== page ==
And doesn’t that affect the ways that Black subjects are formed? In other words, don’t these supposedly isolated things coalesce into a larger meaning of Black life that exceeds the sum of its parts? How can we know ourselves as citizens, as football players, as voters, as subjects–let alone as gendered beings–when at every turn, we are faced with forces whose greatest acknowledgment of our gender is the size of the prison uniforms, or caskets, it has prepared for us?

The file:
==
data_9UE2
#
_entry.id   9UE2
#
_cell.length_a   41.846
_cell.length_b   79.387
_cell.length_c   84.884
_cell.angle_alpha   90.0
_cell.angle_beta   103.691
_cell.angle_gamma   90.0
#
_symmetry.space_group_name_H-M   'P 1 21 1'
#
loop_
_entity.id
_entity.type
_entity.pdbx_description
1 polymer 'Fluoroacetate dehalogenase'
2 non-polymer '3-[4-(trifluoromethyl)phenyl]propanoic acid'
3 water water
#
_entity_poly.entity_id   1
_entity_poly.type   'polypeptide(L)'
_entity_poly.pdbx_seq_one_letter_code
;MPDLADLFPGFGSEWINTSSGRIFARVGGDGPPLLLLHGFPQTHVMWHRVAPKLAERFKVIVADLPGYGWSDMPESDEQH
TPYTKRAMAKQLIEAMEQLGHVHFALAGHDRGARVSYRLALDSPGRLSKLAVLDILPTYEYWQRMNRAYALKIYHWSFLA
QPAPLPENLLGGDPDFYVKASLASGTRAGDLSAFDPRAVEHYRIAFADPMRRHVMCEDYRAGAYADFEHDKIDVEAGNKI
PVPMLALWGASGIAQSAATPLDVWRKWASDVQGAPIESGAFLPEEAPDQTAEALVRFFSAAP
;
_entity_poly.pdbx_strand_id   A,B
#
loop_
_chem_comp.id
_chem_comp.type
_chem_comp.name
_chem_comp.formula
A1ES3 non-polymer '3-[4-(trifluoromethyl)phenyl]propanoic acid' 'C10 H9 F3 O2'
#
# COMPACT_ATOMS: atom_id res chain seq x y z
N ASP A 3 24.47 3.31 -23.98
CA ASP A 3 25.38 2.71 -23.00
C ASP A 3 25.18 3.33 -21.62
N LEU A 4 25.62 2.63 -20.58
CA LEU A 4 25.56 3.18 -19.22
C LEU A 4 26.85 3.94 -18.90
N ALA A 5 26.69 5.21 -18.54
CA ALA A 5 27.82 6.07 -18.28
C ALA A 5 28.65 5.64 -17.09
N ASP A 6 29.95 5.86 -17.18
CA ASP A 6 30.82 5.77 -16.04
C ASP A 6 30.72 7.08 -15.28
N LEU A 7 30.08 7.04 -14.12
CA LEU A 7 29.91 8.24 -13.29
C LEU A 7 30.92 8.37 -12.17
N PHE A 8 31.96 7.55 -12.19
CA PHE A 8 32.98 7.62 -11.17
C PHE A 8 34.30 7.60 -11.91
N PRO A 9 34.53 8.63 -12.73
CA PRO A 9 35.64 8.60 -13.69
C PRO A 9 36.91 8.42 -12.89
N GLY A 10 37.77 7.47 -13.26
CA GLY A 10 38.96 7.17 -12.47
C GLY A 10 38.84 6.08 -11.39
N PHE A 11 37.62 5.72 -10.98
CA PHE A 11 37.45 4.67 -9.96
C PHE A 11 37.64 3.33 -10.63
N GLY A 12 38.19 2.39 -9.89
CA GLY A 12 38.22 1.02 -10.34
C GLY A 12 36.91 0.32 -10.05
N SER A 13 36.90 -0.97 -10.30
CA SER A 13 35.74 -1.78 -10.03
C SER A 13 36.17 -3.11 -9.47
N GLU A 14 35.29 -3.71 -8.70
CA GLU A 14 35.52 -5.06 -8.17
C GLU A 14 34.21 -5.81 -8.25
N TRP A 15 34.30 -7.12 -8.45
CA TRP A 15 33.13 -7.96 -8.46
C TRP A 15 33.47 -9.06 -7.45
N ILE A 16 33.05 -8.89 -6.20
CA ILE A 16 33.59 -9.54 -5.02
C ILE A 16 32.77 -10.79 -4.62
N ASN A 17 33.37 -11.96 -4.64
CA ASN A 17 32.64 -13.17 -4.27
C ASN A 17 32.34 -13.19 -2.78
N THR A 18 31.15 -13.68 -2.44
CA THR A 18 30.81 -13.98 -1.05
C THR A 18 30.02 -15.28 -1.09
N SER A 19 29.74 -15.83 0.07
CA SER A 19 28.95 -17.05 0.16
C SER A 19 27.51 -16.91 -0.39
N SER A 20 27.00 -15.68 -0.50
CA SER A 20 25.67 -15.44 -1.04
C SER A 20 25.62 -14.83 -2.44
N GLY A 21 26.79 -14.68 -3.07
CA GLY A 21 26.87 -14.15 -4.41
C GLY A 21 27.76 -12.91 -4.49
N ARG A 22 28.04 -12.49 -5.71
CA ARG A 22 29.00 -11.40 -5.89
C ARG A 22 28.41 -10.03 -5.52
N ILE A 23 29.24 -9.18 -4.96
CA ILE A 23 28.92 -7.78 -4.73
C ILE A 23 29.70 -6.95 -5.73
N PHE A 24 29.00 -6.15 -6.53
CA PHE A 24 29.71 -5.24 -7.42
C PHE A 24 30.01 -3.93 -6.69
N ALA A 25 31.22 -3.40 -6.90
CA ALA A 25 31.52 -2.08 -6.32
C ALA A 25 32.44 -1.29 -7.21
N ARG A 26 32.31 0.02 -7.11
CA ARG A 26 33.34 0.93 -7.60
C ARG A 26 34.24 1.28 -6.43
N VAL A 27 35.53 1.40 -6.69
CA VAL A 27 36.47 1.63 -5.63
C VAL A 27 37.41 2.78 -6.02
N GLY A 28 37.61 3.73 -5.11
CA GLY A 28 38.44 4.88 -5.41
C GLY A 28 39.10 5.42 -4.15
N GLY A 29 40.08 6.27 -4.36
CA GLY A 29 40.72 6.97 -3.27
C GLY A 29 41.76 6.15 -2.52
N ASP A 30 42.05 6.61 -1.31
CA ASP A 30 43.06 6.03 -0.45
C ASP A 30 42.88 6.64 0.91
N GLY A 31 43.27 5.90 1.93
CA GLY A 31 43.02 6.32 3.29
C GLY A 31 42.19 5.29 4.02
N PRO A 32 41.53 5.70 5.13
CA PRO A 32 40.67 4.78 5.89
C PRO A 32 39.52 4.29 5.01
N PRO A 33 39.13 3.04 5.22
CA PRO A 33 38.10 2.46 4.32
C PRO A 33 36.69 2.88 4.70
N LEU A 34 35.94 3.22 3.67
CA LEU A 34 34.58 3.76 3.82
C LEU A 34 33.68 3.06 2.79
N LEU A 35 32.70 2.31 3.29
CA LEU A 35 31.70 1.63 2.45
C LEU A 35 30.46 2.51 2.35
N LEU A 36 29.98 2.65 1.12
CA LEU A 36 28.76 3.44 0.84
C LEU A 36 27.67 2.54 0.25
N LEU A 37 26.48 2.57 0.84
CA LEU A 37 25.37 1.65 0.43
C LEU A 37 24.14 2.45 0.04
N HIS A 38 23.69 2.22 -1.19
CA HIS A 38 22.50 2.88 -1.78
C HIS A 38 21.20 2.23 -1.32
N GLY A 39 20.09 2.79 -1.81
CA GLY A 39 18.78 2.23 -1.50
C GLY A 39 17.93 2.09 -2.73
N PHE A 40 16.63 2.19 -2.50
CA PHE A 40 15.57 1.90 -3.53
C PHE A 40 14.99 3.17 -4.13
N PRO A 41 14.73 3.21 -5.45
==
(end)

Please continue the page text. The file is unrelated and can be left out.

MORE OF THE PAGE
For most of my life, I did not have these words. The Grammar wrung them from me. And there is still a lot that remains unsaid. I’m not even sure that Spillers says or would agree with all or even half of the stuff I’ve said above. All I am really trying to say is that I am grateful that Hortense Spillers wrote that essay, twenty-five years ago this summer. The essay gives pause the way my parents struggled mightily to give me pause before I got sucked into the antiblack subject forming machine of football. The essay forces one to think and mature and to slip into the space of hardened but sensitive listening, what some might think of as the oh-so-frangible air bubble of social life within our cauldron of social death. Out of whatever pain it took to say it like Spillers said it comes the only hope worth having: the end of the world. On this Mother’s Day, I am thankful for that monstrous possibility.